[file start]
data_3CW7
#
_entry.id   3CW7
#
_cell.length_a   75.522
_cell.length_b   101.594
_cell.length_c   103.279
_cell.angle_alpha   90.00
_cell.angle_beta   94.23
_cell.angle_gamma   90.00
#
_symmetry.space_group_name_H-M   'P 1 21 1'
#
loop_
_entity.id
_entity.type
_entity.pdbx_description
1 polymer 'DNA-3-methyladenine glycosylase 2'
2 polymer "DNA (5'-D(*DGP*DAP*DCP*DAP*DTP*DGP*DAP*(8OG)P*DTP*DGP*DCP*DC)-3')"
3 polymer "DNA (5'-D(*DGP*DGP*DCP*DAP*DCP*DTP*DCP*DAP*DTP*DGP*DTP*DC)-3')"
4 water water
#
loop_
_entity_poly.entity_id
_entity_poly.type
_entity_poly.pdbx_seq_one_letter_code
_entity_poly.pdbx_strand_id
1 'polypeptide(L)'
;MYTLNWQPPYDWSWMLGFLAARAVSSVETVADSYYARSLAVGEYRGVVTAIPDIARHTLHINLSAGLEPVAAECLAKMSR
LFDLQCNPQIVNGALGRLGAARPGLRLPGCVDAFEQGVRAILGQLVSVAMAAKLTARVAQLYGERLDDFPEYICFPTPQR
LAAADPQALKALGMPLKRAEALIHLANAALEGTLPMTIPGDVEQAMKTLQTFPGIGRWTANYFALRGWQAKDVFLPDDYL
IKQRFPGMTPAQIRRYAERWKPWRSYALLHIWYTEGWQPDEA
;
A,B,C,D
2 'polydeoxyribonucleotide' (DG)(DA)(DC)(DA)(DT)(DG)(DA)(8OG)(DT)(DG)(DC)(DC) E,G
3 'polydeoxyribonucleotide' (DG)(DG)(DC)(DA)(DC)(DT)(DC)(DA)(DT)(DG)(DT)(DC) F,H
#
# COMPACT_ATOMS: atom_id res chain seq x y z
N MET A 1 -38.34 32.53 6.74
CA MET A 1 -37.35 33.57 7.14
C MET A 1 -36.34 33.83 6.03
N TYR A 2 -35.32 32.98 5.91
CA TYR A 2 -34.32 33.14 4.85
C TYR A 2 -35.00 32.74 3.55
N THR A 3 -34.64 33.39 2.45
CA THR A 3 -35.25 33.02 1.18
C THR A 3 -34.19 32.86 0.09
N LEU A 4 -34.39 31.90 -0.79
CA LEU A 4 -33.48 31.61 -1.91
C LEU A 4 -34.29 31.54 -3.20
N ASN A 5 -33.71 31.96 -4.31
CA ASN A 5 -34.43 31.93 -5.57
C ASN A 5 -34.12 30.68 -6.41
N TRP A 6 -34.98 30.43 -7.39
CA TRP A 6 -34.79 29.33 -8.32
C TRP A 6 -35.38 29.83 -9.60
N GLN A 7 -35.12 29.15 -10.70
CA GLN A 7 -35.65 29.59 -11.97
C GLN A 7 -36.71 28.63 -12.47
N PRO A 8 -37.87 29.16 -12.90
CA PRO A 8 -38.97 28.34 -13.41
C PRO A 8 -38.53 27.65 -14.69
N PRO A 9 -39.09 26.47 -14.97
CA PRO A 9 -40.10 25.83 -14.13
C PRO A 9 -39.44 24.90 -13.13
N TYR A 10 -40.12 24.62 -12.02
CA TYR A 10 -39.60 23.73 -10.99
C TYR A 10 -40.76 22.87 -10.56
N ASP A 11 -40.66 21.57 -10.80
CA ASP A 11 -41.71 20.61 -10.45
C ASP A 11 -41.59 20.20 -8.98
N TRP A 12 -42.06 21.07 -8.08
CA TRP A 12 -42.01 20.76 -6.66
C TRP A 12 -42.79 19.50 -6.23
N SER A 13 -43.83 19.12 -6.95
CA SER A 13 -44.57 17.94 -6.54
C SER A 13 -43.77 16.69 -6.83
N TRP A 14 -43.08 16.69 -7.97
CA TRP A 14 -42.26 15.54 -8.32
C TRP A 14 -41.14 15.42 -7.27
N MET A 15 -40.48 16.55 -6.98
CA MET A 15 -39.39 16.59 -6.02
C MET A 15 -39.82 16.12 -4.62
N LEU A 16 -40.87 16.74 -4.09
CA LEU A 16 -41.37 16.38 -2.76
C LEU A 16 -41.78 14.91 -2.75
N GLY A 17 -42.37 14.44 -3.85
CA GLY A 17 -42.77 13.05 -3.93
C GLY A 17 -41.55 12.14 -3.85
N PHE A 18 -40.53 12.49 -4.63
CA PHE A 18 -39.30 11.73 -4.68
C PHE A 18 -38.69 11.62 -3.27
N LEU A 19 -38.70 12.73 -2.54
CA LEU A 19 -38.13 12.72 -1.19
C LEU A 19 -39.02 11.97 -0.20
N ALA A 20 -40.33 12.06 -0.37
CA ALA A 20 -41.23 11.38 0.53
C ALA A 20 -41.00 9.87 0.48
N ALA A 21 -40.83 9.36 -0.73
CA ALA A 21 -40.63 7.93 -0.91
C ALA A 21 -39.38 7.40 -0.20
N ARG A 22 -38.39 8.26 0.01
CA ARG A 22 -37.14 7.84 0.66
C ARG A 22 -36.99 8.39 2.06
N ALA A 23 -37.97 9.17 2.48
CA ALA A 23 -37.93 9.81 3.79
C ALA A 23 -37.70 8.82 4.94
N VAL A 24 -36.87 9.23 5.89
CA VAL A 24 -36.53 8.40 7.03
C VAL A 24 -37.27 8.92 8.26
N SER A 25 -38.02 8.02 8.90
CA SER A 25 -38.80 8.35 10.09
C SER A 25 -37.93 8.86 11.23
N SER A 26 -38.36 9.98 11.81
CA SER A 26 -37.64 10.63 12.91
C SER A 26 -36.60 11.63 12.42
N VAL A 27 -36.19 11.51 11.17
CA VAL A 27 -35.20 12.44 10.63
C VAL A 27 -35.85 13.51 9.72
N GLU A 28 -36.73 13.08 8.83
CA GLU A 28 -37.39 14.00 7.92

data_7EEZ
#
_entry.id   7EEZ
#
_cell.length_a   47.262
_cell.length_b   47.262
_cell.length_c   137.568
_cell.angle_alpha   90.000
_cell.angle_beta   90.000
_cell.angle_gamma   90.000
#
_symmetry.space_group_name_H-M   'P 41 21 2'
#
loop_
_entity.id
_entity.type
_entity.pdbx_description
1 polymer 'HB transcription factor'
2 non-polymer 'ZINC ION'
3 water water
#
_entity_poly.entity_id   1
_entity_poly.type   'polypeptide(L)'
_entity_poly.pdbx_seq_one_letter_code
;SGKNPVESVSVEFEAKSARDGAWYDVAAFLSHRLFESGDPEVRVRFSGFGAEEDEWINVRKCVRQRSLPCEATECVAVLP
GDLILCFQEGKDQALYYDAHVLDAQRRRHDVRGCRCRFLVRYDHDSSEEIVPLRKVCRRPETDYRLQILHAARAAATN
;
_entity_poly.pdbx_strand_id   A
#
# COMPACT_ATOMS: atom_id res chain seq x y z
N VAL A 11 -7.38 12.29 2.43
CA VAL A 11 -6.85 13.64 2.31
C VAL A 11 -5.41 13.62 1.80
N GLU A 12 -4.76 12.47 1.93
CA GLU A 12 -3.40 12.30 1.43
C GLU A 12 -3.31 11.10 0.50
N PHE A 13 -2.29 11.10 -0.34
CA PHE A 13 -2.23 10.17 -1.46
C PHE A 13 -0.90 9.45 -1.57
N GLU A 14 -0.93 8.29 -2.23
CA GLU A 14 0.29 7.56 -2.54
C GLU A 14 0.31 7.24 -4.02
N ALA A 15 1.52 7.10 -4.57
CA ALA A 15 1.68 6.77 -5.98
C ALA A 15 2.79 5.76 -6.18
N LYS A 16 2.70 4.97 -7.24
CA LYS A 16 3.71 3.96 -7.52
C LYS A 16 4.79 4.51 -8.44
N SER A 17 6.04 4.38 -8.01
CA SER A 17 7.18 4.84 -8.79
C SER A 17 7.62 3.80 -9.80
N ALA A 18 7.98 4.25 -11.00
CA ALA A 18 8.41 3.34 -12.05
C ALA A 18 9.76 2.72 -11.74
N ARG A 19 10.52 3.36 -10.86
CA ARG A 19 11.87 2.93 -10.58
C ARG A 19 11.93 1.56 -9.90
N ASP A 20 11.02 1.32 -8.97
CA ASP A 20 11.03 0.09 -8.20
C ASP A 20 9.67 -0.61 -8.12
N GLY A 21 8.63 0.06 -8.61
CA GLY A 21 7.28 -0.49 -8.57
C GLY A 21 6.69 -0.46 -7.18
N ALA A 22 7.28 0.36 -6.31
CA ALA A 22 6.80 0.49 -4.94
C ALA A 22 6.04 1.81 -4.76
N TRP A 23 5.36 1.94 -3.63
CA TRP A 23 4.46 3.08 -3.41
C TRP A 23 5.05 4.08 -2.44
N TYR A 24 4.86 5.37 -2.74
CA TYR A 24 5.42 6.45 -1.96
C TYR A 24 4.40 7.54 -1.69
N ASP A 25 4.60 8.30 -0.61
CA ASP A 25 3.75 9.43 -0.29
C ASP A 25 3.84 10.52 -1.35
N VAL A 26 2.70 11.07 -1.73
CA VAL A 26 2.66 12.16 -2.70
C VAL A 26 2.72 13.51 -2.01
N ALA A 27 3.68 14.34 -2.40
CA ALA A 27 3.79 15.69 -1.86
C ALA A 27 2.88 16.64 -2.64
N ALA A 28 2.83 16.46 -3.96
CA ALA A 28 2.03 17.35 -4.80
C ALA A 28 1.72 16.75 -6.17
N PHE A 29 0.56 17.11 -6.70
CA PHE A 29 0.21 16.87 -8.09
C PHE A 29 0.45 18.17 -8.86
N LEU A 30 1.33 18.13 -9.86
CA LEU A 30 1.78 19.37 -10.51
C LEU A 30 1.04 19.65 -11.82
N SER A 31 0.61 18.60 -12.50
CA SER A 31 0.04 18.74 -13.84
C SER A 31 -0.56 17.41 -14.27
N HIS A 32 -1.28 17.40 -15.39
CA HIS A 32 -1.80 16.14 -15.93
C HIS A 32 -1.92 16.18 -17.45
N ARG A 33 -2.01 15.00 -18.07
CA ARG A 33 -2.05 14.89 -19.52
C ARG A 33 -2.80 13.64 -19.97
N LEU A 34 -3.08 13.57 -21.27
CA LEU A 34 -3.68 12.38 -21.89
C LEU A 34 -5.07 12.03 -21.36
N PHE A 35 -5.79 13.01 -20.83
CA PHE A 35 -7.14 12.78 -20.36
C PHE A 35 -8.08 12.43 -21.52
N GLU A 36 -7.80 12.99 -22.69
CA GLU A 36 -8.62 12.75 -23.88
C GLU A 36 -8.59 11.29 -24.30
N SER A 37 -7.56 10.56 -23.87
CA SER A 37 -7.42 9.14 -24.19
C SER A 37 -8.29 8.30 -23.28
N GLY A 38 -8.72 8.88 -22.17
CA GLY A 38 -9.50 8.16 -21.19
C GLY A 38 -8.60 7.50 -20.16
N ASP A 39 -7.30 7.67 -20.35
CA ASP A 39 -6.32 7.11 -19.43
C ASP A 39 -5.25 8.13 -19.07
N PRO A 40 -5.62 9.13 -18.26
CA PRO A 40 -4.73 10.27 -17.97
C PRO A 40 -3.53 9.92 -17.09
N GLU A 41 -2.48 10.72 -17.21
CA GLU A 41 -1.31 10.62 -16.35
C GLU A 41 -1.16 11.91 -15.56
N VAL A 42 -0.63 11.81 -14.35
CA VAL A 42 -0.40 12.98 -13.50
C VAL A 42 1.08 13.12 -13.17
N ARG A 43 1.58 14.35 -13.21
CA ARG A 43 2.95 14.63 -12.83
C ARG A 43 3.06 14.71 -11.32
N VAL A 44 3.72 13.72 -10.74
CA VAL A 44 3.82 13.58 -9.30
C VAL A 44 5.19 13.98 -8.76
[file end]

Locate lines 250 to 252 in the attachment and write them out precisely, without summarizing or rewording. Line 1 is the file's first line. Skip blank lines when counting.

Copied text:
C ARG A 43 3.06 14.71 -11.32
N VAL A 44 3.72 13.72 -10.74
CA VAL A 44 3.82 13.58 -9.30